Reserve Bank Governor Shaktikanta Das on Thursday said cryptocurrencies are a "threat to macroeconomic and financial stability" and cautioned investors against punting on them, days after the Union government's move to tax the gains made from cryptocurrency trades.
In the Union Budget for 2022-23 presented in Parliament on February 1, the government proposed levying a 30 per cent tax on gains made on cryptocurrency trades by investors and the announcement was welcomed by cryptocurrency industry players, saying it legitimises their trades.
Das invoked the 17th century 'tulip mania', widely considered to be the first financial bubble, to caution investors, saying the cryptocurrencies do not even possess the value of the exotic flower.
The latest comments from the Reserve Bank of India (RBI) Governor are also a reiteration of institutional concerns on crypto assets.
"Private cryptocurrencies or whatever name you call it are a threat to our macroeconomic stability and financial stability.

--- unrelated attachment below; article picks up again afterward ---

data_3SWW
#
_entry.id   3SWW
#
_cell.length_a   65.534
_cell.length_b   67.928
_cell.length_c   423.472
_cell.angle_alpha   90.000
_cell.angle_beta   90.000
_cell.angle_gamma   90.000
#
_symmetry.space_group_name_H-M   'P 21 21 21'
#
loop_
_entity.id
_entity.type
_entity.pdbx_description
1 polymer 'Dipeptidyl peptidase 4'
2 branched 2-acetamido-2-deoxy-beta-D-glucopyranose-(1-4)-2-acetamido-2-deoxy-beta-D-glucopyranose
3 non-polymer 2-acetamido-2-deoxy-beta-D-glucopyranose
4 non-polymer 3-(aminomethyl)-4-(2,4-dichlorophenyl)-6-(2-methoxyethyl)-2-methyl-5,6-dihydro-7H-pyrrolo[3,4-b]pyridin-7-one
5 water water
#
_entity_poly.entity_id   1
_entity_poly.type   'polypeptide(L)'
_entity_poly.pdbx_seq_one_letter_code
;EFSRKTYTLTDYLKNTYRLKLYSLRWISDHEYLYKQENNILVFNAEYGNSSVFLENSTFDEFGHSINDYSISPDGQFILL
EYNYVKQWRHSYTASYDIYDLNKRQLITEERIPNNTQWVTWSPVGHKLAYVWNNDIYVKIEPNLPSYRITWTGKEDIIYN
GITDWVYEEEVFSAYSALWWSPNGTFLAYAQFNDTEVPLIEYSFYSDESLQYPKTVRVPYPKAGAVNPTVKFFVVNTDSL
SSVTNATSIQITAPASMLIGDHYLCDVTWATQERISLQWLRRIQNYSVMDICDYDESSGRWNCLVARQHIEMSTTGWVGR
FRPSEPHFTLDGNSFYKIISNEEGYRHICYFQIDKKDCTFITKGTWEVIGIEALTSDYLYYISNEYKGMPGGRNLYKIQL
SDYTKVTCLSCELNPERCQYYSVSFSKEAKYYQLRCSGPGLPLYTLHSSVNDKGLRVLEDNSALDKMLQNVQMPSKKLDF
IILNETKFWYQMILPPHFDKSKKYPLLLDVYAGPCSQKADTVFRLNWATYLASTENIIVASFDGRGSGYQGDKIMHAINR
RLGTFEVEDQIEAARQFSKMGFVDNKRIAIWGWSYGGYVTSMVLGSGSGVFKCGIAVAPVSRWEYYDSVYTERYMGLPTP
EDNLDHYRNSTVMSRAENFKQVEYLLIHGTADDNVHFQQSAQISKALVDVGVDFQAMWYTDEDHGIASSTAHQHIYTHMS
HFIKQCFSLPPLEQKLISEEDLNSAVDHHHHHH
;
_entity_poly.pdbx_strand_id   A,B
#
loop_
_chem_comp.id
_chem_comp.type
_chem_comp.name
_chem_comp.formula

"They will undermine RBI's ability to deal with issues of financial stability and macroeconomic stability," Das told reporters.
RBI has been repeatedly flagging its concerns on such instruments and had banned the banking system from aiding such trades, which was struck down by the Supreme Court in 2020.
On Thursday, Das said it is his "duty" to caution investors, and told them to keep in mind that they are investing at their own risk.
Invoking the historical 'tulip mania', Das said the investors need to keep in mind that there is no value for cryptocurrencies.
"They (investors) also need to keep in mind that the cryptocurrency has no underlying, not even a tulip," he noted.
The 'tulip mania' of the 17th century is often cited as a classic example of a financial bubble where the price of something goes up, not due to its intrinsic value but because of speculators wanting to make a profit by selling a bulb of the exotic flower.
Cryptocurrencies are said to originate or 'mined' using complex algorithms built on the blockchain platform but critics say it lacks the 'value' of legal tender whose supply is regulated.
After getting mined by running a programme, units of cryptocurrencies are traded in the secondary markets where their value has been very volatile.
The usage of such instruments as a currency to buy goods and services is very limited and so far, only Ecuador, has recognised it as legal tender but the volatile prices led to riots.
Those supporting such instruments say this should be looked at as an asset class for now but stress that they are instruments of the future.
In parallel, RBI has been making efforts to come out with a fiat digital currency.
Photograph: Danish Siddiqui/Reuters